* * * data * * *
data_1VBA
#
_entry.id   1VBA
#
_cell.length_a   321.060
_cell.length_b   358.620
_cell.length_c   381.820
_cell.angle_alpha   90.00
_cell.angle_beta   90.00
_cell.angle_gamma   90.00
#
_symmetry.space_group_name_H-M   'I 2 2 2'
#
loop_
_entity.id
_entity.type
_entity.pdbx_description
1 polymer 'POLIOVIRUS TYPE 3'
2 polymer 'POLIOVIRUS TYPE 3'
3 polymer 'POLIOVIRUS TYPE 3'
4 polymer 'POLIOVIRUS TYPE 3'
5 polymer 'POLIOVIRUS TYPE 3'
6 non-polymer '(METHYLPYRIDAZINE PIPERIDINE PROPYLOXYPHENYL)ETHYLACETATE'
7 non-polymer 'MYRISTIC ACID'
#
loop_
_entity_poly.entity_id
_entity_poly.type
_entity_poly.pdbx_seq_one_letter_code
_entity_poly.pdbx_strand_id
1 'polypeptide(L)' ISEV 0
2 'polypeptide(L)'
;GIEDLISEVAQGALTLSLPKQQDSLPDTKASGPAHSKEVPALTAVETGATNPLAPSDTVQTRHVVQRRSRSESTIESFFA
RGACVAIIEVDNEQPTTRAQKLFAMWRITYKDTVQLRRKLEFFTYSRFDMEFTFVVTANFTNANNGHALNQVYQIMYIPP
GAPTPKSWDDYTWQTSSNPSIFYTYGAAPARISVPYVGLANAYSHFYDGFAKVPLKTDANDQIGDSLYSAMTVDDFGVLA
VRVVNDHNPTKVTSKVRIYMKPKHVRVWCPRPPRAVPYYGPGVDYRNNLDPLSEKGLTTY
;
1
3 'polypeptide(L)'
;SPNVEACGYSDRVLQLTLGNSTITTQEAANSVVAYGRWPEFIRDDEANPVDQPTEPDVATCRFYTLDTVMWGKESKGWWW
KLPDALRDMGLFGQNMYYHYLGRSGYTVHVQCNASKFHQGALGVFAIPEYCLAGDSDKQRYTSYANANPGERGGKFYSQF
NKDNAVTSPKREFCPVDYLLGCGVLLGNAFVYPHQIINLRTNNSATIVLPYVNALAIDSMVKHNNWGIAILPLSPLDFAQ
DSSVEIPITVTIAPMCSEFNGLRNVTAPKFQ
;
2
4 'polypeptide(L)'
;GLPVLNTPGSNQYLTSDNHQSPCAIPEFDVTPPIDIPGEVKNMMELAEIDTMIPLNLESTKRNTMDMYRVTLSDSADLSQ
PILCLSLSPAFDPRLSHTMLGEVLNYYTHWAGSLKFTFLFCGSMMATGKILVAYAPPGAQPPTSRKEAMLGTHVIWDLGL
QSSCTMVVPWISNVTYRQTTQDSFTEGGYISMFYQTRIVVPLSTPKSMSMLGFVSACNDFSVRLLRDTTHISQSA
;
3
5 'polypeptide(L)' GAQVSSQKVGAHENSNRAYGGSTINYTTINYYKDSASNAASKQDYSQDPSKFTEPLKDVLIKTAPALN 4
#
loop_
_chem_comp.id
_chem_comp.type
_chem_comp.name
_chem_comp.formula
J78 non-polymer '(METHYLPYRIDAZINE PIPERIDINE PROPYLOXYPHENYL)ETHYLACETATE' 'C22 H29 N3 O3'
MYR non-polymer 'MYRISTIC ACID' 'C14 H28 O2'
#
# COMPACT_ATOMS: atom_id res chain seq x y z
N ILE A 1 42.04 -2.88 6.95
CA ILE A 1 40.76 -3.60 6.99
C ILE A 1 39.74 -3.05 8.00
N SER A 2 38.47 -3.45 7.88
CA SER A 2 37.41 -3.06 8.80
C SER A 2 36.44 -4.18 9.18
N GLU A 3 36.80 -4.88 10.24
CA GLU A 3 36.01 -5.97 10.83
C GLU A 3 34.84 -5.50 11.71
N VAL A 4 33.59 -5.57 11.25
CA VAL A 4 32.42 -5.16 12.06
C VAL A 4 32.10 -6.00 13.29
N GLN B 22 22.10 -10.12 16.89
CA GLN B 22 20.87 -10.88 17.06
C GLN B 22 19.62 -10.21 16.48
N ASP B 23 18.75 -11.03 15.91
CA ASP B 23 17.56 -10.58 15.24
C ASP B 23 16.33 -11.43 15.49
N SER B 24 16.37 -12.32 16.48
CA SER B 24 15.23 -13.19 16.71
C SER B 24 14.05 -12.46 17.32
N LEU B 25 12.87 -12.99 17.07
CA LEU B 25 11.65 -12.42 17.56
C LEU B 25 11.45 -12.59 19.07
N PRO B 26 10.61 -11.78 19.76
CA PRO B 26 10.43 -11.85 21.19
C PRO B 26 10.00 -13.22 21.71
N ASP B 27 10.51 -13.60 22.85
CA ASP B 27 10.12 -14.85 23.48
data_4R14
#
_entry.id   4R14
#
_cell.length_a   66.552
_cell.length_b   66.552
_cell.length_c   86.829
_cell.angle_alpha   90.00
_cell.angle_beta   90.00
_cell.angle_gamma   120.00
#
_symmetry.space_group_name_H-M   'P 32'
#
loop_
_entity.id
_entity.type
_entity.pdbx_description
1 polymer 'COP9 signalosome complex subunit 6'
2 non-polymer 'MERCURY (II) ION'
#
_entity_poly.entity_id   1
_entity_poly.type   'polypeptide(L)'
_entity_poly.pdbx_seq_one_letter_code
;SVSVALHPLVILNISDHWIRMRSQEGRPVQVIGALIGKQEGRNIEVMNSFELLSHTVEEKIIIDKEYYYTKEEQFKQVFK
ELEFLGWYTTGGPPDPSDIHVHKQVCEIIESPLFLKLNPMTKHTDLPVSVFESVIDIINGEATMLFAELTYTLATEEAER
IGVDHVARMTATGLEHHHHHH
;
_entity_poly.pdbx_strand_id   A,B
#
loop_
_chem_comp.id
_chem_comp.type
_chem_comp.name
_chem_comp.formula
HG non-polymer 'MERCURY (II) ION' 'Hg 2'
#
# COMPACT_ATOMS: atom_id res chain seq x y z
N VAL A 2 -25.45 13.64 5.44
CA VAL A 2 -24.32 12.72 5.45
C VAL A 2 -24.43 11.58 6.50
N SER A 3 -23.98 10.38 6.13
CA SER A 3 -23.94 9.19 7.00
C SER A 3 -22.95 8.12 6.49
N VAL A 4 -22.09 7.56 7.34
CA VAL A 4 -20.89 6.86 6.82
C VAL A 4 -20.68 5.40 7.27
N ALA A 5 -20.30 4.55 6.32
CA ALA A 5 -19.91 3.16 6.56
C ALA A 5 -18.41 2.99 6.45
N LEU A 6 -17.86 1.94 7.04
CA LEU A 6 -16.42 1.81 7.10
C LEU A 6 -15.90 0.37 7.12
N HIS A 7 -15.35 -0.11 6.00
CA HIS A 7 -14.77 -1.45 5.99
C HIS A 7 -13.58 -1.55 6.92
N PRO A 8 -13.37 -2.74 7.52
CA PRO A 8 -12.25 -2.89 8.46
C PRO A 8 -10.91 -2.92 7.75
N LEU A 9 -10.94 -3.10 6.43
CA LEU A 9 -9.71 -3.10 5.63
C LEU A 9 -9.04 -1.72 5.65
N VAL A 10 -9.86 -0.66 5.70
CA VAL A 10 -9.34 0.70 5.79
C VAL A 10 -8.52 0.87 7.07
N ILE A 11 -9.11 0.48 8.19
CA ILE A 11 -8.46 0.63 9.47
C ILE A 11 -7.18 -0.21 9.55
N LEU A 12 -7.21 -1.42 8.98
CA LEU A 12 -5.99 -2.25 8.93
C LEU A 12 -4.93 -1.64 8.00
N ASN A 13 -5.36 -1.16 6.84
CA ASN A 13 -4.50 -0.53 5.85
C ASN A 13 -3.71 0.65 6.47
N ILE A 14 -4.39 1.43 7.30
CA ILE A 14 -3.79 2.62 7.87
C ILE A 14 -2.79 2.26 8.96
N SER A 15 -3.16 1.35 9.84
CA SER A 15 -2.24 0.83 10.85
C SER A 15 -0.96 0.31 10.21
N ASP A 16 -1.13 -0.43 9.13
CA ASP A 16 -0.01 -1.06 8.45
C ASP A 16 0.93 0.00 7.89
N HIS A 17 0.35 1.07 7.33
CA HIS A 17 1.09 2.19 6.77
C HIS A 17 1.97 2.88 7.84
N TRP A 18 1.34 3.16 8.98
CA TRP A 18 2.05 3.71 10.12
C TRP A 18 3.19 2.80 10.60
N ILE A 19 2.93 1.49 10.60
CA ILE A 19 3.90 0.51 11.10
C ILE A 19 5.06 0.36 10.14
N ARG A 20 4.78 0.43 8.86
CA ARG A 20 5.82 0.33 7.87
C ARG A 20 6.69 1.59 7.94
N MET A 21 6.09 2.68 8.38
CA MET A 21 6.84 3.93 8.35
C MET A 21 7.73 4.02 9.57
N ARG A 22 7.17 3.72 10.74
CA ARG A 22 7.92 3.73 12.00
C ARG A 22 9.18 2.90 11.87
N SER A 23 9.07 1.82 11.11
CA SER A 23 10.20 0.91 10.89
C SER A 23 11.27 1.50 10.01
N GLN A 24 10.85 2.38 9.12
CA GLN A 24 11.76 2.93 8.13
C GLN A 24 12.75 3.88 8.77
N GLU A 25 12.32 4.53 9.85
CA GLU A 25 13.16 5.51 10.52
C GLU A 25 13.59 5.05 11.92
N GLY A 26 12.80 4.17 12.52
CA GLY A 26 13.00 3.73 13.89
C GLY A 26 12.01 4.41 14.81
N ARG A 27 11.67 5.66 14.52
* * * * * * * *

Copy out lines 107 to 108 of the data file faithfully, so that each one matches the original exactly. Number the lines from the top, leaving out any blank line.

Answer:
_entity.type
_entity.pdbx_description